"Han vil gerne være sygeplejer."

Translation:He wants to be a nurse.

February 9, 2015



The word for nurse is literally "usually sick?" Funny!

February 9, 2015


Think of the English 'tends to' which can mean 'usually does' and also 'looks after'. I wonder why plejer and tend have such similar double meanings without being cognate. Is there something about caring for the sick that implies regularly repeated activity?

May 6, 2015


Uh-huh, now that is a very interesting observation you have put forth there! I love linguistics.

May 6, 2015


Whether or not is has a good linguistic basis, this is how I'm going to remember it now. Nice catch.

May 9, 2015


Wow, I just found that 'tend' also has a meaning of 'take care of' in English.

May 31, 2019


The German word for "plejer" ("pflegen") also has/had this second meaning of doing something usually ("zu tun pflegen"). It is not used any more, but you will find it in old texts.

June 17, 2019


Actually 'plejer' also means 'caretaker' (I think that would be the closest translation). If you say: "Jeg plejer ham", you could translate it to "I take care of him"

So 'sygeplejer' literally means someone who takes care of the sick, but I understand why you find it funny :)

February 9, 2015


Why not "Han vil gerne være en sygeplejer."?

February 23, 2015


If I recall correctly, the article gets dropped when talking about someone's profession. So a similar phrase like "She is an artist" would be "Hun er kunstner"

March 12, 2015


So in the hover over, it says that sygeplejer is male. I know there's another word for a female nurse, which I can't remember off the top of my head right now, but can this word also be used for a female nurse?

March 16, 2015


Actually that 'sygeplejer' is male is kinda right, but mostly wrong.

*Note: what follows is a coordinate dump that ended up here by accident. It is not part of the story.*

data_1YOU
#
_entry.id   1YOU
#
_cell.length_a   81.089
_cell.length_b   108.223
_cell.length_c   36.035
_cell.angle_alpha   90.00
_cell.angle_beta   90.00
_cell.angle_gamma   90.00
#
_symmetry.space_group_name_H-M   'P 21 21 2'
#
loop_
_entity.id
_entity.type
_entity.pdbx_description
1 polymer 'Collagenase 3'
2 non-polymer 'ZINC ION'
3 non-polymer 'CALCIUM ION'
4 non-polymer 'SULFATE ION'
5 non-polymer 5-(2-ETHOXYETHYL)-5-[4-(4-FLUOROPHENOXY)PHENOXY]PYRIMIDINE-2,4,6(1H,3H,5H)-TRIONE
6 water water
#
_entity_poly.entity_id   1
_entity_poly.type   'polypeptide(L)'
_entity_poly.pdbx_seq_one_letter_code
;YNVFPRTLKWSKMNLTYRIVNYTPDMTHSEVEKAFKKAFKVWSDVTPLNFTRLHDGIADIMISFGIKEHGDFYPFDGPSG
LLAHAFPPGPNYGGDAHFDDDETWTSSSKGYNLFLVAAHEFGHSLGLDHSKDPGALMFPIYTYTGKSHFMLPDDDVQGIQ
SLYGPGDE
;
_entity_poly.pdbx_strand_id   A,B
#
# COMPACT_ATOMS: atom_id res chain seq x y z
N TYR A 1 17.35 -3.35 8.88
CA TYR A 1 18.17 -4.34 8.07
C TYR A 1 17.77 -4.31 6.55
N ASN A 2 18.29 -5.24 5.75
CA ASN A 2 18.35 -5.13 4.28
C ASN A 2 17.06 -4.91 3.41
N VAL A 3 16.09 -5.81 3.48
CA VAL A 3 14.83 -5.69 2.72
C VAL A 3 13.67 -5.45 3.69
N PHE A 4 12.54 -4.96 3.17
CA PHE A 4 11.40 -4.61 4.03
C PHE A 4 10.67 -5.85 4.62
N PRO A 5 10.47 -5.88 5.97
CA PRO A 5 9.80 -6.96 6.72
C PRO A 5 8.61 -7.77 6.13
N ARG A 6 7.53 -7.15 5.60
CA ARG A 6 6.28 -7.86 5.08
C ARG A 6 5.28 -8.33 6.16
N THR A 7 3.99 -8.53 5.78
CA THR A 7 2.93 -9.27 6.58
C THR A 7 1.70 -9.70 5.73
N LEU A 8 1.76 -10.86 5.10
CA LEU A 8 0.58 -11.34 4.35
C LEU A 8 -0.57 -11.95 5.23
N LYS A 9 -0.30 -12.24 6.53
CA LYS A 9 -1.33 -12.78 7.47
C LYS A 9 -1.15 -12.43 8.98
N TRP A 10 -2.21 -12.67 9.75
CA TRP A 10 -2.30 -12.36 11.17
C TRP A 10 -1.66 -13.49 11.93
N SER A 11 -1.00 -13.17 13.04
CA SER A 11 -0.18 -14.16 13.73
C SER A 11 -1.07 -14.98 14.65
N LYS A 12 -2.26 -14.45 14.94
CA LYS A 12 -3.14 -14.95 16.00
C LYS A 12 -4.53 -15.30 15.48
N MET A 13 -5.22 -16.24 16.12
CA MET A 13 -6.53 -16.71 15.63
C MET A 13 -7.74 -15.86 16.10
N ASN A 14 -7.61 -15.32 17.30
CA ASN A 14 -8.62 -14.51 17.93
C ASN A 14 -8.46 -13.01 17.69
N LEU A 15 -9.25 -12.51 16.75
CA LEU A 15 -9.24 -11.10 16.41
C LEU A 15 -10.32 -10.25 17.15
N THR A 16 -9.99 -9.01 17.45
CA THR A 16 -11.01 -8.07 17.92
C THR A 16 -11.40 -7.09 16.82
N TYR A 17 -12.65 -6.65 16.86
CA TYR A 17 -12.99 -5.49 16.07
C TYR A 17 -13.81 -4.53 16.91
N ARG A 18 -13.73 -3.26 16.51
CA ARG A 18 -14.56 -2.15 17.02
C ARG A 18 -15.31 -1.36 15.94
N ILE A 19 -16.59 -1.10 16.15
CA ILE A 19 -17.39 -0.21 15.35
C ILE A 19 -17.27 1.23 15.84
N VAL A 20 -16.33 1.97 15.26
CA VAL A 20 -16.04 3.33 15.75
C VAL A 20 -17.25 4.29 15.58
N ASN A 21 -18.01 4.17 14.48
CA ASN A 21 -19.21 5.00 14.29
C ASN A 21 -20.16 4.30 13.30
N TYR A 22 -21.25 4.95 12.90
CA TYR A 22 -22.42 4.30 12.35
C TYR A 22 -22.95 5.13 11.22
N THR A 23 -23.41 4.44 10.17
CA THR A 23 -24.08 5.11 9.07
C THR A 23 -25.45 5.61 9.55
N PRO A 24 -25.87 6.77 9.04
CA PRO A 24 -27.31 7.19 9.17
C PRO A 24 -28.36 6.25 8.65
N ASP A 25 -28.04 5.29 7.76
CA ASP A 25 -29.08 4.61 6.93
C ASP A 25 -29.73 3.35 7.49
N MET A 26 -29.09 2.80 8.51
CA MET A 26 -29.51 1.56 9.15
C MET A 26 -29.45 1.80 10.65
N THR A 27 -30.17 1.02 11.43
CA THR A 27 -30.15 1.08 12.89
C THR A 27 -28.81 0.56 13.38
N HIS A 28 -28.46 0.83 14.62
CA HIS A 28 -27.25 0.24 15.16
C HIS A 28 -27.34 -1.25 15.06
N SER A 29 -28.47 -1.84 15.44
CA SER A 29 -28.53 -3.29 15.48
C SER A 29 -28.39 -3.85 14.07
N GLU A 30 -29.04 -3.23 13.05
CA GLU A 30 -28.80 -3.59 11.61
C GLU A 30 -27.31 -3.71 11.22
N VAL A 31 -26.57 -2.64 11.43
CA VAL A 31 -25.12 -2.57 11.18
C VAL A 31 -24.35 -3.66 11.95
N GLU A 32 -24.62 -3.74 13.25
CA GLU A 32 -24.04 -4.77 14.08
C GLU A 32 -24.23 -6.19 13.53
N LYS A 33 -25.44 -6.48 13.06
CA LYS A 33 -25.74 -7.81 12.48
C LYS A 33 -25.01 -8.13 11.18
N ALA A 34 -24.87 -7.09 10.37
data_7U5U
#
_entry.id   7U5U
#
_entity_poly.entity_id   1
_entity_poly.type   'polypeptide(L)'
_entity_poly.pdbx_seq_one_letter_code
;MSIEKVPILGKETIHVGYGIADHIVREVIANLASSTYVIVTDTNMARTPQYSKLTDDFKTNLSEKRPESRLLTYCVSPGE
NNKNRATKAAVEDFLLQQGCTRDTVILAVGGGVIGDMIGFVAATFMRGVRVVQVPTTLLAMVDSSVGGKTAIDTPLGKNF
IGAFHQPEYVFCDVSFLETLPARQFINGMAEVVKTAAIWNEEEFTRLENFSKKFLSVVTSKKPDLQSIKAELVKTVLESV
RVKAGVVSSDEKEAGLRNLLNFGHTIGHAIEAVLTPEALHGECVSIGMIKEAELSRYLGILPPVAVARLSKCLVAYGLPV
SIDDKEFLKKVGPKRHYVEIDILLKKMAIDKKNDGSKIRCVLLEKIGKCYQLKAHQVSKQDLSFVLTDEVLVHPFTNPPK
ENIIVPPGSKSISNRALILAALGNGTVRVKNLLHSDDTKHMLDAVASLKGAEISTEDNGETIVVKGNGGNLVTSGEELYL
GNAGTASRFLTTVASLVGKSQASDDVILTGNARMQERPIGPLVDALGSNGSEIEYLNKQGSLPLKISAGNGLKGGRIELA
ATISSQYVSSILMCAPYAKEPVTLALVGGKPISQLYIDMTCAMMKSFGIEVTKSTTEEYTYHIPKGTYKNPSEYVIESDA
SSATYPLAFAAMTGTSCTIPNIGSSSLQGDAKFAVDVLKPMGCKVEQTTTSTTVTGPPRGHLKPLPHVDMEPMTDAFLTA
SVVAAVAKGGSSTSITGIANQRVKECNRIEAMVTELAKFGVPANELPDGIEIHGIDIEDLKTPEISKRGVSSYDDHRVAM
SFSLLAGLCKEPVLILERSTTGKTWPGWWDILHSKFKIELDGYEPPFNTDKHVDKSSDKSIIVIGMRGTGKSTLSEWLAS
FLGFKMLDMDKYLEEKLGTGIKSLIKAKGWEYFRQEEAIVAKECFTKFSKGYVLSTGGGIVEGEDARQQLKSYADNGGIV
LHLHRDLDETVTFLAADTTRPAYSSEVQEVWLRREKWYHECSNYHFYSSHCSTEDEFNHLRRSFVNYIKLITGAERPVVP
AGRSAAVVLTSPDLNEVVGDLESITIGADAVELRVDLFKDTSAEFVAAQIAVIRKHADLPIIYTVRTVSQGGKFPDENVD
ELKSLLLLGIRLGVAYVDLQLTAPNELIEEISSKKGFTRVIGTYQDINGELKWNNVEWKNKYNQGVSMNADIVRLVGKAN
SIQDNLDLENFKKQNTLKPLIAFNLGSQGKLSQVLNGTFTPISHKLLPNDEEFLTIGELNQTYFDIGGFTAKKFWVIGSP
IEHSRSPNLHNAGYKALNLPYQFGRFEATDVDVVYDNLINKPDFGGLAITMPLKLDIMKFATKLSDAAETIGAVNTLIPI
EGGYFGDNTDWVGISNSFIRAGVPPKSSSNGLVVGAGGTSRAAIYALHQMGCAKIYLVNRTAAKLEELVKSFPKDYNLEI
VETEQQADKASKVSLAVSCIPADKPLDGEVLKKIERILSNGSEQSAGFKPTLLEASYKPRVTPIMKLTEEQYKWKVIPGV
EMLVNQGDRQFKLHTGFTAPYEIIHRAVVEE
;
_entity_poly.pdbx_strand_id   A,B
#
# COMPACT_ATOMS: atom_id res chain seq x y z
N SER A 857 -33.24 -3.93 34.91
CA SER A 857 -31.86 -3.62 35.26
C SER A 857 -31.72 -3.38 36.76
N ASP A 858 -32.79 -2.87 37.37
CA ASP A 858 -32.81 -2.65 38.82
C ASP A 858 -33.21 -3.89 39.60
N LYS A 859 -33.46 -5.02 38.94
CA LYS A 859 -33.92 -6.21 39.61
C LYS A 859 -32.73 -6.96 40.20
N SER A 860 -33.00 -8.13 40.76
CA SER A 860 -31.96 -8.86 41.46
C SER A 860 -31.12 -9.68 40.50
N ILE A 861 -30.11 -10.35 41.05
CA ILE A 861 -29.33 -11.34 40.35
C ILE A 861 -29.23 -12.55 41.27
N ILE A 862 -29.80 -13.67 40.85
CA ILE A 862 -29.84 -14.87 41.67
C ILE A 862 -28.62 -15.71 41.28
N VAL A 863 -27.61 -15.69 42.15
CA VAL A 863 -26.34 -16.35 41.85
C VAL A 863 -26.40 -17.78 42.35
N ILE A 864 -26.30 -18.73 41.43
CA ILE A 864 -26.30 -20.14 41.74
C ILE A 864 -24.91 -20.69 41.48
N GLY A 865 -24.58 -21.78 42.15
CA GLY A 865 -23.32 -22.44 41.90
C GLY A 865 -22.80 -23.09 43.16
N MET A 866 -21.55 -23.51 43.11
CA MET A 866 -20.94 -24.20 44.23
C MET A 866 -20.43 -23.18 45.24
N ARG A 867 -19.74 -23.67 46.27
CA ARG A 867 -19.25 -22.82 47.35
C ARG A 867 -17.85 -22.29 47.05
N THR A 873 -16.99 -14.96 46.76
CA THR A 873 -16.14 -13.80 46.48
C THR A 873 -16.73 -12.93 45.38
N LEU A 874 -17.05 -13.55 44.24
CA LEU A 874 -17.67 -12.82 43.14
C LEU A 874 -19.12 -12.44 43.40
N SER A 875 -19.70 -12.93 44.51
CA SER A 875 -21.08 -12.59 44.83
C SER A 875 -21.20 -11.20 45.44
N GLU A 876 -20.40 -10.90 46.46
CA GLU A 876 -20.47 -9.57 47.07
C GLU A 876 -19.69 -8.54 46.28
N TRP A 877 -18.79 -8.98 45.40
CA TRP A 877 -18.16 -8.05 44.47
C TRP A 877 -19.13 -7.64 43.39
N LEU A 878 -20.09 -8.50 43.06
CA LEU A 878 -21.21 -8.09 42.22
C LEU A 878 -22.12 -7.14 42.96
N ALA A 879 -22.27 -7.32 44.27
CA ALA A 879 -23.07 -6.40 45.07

In the olden days 'sygeplejer' refereed to a male, and 'sygeplejerske' to a female performing the same job. Danish used to do this with a lot of words, just like German still do, but for this one both words stuck.

In modern Danish though they are actually two different jobs. 'sygeplejerske', the female form, is actually a job requiring a higher education then a 'sygeplejer', the male form.

In even more modern times, since 1991, the education for 'sygeplejer' no longer exist and has been replaced by 'social- og sundhedsuddannelserne'.

Therefore 'sygeplejerske' is definitely a correct translation and, I would argue, the only correct translation. Also if you look up 'nurse' in a English to Danish dictionary you find only 'sygeplejerske'. https://www.ordbogen.com/opslag.php?dict=a000&word=nurse

May 25, 2015


In other words, maybe the sygeplejer is now more like what we often call a nurse's aide in the US?

September 29, 2015


Det er meget interessant. Tak så meget for informationen.

May 25, 2015


Take a lingot for this :)

May 16, 2016



I believe that can be used for a male, though I'm not sure about this for a female.

March 26, 2015


Is "Han vil gerne være at sygeplejer" correct? Like he woul like TO be a nurse

June 19, 2015


No, the "to" is included in "være". The sentence "Han vil gerne være at sygeplejer" would be something like "He wants to be a to nurse".

August 10, 2015


Sometimes I think Duolingo is teaching me to talk about my life. Some of these that are even more random than this are exactly what is going on my life.

April 19, 2015
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